A Local Apricot Changes My Mind
Some of us in central Kentucky who failed to plant apricot trees five years ago got lucky anyway this year. Dear friend, master gardener, and community visionary Sherry Maddock shared some memorable fruit from her Fourth Street Farm, around the corner from my house. These were my first tree-ripened apricots, and my first Kentucky apricots, all at the same time.
The surprise: the fruits taste richly of the apricot flavor I treasure in the dried fruit or in apricot nectar. Every other time I have tasted fresh apricots, including California apricots eaten in season at the orchard, I have had to have a little talk with my disappointed taste buds, something like this,"Well, dears, we just can't expect much from the fresh version of this perfumed fruit. It's like coffee, never delivering the flavor promised by its smell."
I am so happy to learn I was wrong when I was faking that mature condolence chat. Instead of the problem lying in my inflated apricot flavor expectations, all those mealy, flavorless apricots have been less than they should and could be. Blame the apricots' cultivation, or premature picking, or some other factor. Sherry Maddock's gift of Fourth Street Farm apricots proved in one bite that apricots can taste like we want and expect them to taste. I have now officially changed my mind about eating fresh apricots.
I am particularly lucky, living with a gardener whose flavor-rich and nutrient-dense veggies often end up on the table just minutes after they leave the garden outside our back door. Sherry and other friends share backyard eggs along with portions of their gardens' yield. Local farms like Elmwood Stock Farm, Blue Moon Farm, and Seedleaf Farms grow another large portion of what we eat, and grow it sustainably.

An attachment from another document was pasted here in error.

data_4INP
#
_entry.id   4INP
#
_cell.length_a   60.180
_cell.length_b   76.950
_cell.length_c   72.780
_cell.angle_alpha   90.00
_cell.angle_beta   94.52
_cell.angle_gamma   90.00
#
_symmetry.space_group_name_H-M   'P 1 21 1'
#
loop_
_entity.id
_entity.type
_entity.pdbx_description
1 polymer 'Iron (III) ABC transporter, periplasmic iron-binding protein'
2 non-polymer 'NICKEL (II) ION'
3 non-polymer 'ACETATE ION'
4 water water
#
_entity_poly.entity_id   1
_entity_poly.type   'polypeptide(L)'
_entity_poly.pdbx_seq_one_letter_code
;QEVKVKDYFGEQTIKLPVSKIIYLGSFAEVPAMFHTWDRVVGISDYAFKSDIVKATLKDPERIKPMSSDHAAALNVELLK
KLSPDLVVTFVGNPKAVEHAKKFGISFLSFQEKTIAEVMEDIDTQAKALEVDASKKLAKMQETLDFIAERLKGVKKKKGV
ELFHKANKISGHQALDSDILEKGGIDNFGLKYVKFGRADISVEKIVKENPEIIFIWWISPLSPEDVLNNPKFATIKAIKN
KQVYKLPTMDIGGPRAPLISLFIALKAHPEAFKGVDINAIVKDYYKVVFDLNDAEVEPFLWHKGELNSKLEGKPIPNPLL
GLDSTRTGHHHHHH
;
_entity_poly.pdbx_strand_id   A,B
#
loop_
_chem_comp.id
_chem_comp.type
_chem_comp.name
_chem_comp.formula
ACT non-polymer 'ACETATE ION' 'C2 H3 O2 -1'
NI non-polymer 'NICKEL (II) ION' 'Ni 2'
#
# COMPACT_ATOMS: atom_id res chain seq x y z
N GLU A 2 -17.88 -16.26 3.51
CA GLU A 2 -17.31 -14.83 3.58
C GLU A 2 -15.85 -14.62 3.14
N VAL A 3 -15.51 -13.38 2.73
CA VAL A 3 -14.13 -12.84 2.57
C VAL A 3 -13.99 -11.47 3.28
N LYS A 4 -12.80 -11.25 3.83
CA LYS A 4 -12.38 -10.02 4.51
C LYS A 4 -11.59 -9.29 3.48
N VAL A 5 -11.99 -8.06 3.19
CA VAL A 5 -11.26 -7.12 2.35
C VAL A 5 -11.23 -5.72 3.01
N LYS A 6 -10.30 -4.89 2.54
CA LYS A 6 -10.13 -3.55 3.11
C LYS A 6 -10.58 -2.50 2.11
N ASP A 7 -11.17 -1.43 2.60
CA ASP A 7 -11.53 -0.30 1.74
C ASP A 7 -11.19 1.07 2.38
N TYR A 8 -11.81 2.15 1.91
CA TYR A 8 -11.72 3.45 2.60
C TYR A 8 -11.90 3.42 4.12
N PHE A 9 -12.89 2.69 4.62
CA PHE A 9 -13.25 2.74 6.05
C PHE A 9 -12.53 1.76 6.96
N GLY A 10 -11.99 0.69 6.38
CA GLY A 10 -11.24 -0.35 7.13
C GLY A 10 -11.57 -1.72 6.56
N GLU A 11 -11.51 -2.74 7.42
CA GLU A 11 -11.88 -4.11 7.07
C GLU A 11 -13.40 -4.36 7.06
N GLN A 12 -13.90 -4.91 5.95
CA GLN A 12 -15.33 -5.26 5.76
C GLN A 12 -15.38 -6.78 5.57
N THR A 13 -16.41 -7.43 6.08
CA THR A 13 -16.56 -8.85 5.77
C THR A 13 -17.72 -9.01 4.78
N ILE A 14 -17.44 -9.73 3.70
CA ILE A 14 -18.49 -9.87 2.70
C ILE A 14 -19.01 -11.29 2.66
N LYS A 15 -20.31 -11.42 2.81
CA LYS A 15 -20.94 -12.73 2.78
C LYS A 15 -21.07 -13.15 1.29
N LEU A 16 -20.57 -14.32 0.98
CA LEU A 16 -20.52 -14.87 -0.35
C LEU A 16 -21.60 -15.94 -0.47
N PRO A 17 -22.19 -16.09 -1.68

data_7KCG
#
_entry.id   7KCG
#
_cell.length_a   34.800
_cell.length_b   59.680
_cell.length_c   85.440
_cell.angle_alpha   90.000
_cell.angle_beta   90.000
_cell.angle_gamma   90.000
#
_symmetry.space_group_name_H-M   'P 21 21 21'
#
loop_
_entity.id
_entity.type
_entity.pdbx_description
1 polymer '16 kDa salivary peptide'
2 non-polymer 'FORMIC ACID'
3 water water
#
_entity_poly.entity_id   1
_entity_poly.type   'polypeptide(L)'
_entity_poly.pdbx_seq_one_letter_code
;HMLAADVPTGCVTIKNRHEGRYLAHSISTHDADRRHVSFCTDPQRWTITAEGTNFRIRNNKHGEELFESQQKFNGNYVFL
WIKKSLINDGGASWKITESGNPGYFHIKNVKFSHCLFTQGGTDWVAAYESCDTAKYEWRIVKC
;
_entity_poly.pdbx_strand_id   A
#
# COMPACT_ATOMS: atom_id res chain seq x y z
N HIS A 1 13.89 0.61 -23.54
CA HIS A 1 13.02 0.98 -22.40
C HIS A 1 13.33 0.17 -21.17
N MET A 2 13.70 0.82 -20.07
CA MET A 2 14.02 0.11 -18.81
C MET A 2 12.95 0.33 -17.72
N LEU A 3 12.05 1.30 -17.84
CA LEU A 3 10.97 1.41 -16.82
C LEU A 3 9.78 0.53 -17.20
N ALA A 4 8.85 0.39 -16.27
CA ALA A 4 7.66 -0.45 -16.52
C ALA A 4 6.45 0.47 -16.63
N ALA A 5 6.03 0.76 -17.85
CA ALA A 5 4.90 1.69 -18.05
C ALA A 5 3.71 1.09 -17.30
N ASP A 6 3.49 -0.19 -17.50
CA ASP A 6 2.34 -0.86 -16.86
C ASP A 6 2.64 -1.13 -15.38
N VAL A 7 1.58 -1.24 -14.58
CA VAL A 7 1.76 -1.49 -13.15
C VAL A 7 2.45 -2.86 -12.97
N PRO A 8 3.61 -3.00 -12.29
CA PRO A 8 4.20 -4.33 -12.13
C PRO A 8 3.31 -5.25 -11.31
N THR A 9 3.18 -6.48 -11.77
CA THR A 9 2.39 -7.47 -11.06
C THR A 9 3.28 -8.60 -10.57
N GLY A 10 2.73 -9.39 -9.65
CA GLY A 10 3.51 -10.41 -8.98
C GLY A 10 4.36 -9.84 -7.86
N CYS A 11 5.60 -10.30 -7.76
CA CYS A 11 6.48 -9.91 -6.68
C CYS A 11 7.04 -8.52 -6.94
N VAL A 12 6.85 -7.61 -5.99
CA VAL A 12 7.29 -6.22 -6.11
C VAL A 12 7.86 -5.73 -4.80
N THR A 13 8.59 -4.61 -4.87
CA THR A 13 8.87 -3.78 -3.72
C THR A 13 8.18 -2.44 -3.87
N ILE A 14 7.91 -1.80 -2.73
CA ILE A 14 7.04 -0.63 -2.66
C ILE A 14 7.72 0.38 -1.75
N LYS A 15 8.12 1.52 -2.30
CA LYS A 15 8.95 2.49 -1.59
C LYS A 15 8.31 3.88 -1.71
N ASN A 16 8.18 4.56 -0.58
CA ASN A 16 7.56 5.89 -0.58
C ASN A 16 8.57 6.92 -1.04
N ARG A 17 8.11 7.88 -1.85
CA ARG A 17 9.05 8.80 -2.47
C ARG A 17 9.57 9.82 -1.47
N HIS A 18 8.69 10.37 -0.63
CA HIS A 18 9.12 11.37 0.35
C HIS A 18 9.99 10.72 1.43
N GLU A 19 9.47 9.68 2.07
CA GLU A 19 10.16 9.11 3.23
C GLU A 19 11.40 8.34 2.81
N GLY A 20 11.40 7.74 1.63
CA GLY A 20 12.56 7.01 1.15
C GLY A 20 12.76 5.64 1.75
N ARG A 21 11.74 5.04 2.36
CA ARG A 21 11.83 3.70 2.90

I trust these locally grown foods. I know their provenance, defined as "place of origin," and "history of ownership." I know these foods are grown without toxic chemicals. Most required zero petroleum to get to my table. Proven or not, I believe these foods contain more nutrients than the better traveled, aged foods that still make up some of what I eat each week.
Nearly all the time, I get a flavor bonus from foods grown locally, and flavor means a lot to me. I get to eat a lot of wonderful, fresh, sustainably grown, locally sourced foods. I am lucky. In some ways, I am also a food snob, at the worst, and a picky eater, at the very least. More on that tomorrow: something to anticipate!
The thing is, I want all of us to be lucky. I want us all to have the privilege of being picky about what kinds of food we put into our precious, irreplaceable bodies. In order for all of us to enjoy the benefits of eating the great, nutritious, locally grown food our region is capable of producing, we are going to need some new community habits as well as personal ones.
Tomorrow I will focus on one aspect of public or community events that feature food. I will tell a couple of stories about what I have observed in our community in the last month or so, and make a few suggestions. Right now I'm headed to the kitchen for some of the astounding mix of salad greens the Campsie garden is still yielding as summer arrives. Here's hoping you also get to eat well, and locally, today.
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